to mature to a point where it is not so sensitive to the weed
Helpful Harvest Hints...
Vegetable harvest can be confusing - especially if
you're still new at it. Here are some quick tips to help with a
few local favorites:
onions after the tops yellow and fall, then cure them in
a warm, dry, well-ventilated area. The necks should be free of
moisture when fully cured in about a week's time.
potatoes after the tops yellow and die. Potatoes also
need to be cured before storage.
beans, tomatoes, peppers and squash often to encourage
sweet corn when kernels are plump and ooze a milky juice
when punctured with your fingernail. If the liquid is watery,
you're too early; if the kernels are doughy, you're too late.
Waste Not, Want Not...
Most of us are fairly conscientious when it comes to
preventing drips in our faucets and other indoor
plumbing. For some reason however we are ready to ignore
dribbles and trickles in our garden hoses and spigots. Unless
those leaks are falling right where moisture is needed (not
likely) it is simply a waste of water. Depending on the rate of
the leak it is entirely possible to waste hundreds of gallons
of water every day. In most cases it's a matter of simply
tightening hose connections and fittings. Applying Teflon tape
to threaded connectors will stop more stubborn leaks. It may
also be time to replace that old leaky hose altogether.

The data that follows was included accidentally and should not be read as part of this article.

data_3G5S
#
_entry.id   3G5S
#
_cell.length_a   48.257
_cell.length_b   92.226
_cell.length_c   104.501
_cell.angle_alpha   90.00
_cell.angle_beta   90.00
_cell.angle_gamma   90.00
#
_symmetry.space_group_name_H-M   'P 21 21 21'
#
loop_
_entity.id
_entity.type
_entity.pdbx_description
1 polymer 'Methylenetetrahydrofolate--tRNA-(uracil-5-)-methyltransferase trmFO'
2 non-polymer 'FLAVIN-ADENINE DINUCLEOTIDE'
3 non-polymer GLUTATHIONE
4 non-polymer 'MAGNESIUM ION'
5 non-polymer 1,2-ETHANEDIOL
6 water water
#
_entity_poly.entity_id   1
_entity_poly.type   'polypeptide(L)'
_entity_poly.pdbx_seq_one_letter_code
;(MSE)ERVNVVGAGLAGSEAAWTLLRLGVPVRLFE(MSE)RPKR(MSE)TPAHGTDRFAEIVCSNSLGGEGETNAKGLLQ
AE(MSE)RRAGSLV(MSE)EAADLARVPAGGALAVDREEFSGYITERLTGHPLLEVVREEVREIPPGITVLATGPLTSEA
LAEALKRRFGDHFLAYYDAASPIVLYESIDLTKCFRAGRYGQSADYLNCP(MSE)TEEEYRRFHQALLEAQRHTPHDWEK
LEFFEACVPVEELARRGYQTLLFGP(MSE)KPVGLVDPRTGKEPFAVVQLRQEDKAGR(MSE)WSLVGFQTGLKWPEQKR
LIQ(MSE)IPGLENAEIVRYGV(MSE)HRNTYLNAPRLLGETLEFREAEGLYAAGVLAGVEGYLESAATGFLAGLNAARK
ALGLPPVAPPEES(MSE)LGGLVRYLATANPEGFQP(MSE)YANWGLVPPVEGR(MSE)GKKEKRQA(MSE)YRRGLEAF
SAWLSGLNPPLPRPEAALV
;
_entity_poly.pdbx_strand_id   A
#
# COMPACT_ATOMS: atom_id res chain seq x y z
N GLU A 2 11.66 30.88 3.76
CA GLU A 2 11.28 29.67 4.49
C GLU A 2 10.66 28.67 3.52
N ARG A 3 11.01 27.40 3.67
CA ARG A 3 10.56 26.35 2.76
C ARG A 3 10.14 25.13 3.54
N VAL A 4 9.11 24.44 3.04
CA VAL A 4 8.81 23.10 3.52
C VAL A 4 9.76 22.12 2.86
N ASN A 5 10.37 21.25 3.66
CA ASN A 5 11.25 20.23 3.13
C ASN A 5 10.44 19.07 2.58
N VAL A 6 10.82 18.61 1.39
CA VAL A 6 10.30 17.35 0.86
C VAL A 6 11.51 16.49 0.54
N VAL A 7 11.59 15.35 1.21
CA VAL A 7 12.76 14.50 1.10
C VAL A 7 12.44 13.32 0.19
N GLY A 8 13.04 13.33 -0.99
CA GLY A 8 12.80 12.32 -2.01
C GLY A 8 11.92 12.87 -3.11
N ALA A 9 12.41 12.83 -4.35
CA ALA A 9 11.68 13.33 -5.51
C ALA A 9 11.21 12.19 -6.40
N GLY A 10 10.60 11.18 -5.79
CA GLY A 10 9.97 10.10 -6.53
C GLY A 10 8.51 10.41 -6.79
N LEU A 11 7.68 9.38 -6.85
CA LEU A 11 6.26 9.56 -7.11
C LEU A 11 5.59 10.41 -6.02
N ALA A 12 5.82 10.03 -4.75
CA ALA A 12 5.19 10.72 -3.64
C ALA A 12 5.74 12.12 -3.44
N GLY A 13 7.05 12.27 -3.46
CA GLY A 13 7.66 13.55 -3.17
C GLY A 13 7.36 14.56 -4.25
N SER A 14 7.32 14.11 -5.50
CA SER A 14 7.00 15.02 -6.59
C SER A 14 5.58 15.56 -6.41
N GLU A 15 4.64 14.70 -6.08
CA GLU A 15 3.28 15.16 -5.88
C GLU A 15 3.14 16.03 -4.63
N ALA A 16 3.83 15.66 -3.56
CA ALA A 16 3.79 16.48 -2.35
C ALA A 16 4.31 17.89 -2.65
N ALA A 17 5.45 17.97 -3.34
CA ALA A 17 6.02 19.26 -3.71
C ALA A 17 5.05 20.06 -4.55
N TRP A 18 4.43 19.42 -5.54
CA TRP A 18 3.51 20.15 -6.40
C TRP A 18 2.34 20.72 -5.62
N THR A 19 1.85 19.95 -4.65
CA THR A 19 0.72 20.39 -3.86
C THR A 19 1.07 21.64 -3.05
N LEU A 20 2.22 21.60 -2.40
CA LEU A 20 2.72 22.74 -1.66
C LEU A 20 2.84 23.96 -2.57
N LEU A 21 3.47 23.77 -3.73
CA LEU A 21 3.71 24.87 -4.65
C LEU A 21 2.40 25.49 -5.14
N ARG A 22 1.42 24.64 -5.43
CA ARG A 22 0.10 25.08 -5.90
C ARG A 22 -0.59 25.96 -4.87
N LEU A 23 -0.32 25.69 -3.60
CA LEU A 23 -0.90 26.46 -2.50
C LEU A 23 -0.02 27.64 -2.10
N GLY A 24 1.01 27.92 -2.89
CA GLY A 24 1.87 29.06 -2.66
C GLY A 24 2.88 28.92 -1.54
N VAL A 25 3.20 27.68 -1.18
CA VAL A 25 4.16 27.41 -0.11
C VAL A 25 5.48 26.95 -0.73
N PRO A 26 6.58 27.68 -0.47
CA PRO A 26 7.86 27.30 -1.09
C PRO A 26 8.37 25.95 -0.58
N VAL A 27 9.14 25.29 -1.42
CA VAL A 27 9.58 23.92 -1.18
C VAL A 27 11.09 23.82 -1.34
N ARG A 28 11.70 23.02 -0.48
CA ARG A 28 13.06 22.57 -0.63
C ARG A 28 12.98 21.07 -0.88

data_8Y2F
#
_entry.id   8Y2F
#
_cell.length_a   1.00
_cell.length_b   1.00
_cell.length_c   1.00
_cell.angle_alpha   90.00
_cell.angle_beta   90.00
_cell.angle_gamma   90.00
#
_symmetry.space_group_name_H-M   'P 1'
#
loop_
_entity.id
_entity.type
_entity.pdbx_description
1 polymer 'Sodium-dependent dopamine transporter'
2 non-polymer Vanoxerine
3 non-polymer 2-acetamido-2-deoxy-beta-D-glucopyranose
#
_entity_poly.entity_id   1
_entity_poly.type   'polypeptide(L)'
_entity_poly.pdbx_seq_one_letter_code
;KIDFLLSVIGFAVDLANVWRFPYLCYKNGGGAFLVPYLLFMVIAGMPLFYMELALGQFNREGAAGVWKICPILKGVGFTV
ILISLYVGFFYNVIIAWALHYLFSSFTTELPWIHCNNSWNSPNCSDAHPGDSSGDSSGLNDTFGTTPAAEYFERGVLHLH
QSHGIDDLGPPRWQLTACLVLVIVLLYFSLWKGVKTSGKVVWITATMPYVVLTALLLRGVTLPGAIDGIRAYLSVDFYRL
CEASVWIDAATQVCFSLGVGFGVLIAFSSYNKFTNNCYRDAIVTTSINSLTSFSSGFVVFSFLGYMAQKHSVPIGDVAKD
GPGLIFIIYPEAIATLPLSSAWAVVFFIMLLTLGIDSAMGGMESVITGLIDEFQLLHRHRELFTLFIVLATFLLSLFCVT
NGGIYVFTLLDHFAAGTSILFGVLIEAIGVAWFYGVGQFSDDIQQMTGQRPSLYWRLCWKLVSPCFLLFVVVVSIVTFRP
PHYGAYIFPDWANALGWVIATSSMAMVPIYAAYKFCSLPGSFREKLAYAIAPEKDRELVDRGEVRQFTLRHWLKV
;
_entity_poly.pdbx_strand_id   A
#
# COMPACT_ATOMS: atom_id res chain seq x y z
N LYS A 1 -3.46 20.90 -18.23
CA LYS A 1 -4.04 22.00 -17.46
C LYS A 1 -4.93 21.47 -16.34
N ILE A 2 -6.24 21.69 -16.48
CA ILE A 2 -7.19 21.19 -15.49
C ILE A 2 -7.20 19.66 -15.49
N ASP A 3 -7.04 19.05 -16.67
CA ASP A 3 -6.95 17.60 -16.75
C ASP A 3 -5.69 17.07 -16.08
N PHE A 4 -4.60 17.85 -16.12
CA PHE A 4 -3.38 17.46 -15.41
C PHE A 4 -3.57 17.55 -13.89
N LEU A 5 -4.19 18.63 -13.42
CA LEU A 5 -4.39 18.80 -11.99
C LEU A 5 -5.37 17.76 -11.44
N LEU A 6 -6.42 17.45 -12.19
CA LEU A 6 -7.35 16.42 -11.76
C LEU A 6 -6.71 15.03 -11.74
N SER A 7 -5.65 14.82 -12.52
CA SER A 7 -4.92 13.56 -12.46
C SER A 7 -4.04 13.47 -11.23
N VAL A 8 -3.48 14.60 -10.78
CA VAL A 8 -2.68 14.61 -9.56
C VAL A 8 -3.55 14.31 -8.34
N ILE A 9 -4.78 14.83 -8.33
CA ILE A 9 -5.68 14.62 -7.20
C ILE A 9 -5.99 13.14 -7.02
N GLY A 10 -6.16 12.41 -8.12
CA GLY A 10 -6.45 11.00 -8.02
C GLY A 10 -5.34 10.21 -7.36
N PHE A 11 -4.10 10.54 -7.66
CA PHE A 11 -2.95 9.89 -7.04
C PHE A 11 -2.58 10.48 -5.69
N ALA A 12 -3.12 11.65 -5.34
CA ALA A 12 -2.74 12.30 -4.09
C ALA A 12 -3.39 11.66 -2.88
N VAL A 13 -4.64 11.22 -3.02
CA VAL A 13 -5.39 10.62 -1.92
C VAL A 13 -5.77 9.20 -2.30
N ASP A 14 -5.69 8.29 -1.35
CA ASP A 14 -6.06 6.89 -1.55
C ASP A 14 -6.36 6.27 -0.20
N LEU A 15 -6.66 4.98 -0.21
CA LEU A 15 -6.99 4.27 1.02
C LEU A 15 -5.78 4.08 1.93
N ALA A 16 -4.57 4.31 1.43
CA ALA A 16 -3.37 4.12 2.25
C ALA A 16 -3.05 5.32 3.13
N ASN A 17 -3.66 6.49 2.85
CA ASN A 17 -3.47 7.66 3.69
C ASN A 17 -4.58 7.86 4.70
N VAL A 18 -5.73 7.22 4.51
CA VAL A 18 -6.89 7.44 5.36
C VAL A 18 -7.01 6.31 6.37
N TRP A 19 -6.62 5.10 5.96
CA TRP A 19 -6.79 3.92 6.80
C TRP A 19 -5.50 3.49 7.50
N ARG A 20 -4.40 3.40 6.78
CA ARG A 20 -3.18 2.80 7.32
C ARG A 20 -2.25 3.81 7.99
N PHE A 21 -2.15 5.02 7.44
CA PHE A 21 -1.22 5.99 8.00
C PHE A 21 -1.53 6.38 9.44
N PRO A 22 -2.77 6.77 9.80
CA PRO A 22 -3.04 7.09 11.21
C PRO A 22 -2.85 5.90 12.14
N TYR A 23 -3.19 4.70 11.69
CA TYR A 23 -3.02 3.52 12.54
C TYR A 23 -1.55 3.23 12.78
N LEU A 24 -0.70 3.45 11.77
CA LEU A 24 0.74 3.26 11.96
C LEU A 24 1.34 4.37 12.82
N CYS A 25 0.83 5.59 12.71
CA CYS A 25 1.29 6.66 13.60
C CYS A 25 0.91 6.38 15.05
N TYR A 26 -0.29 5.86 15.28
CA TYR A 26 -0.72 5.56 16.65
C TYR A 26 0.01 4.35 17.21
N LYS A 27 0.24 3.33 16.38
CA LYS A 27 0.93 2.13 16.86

One More Water Saver...
Speaking of stopping wasted water... When was the last
time you looked at your automatic sprinkler system in action?
If you haven't seen it in a while (or ever) you might be
surprised where you are watering (and where you're not).
Pop-up sprinkler heads can get out out of alignment over time
and as a result will wind up watering sidewalks, driveways,
adjacent roads, or other areas that don't need watering. So,
take a few minutes to manually activate your watering system and
see if any of those sprinkler heads need some adjustments.
Getting Ready For Winter...
While it may be August it's actually time for your trees and shrubs to start preparing for
winter. They've got some tough conditions to prepare for and it
begins now. The best thing you can do to help is lay off the
fertilizer. Fertilizing now will only stimulate late growth that
won't have time to harden-off properly before winter. Keep
watering however. You still want to keep them alive after all!
Thump Goes The Melon...
Watermelon growers probably have some pretty big fruit by
now. You don't want to harvest your melons too early! Just
check for these tell-tale indicators of ripeness:
underside ground spot turns from whitish to creamy yellow.
tendril closest to the melon turns brown and shrivels.
- The rind
loses its gloss and appears dull.
melon produces a dull thud rather than a ringing sound when
Savvygardeners growing warm-season grasses like zoysia should
make their last application of fertilizer this week. Fertilizing
into fall can interfere with the all important hardening-off
process that prepares the grass for winter.
"Many herbes and flowers with their
fragrant sweet smels doe comfort,
and as it were revive the spirits and
perfume the whole house."
~ John Parkinson, 1629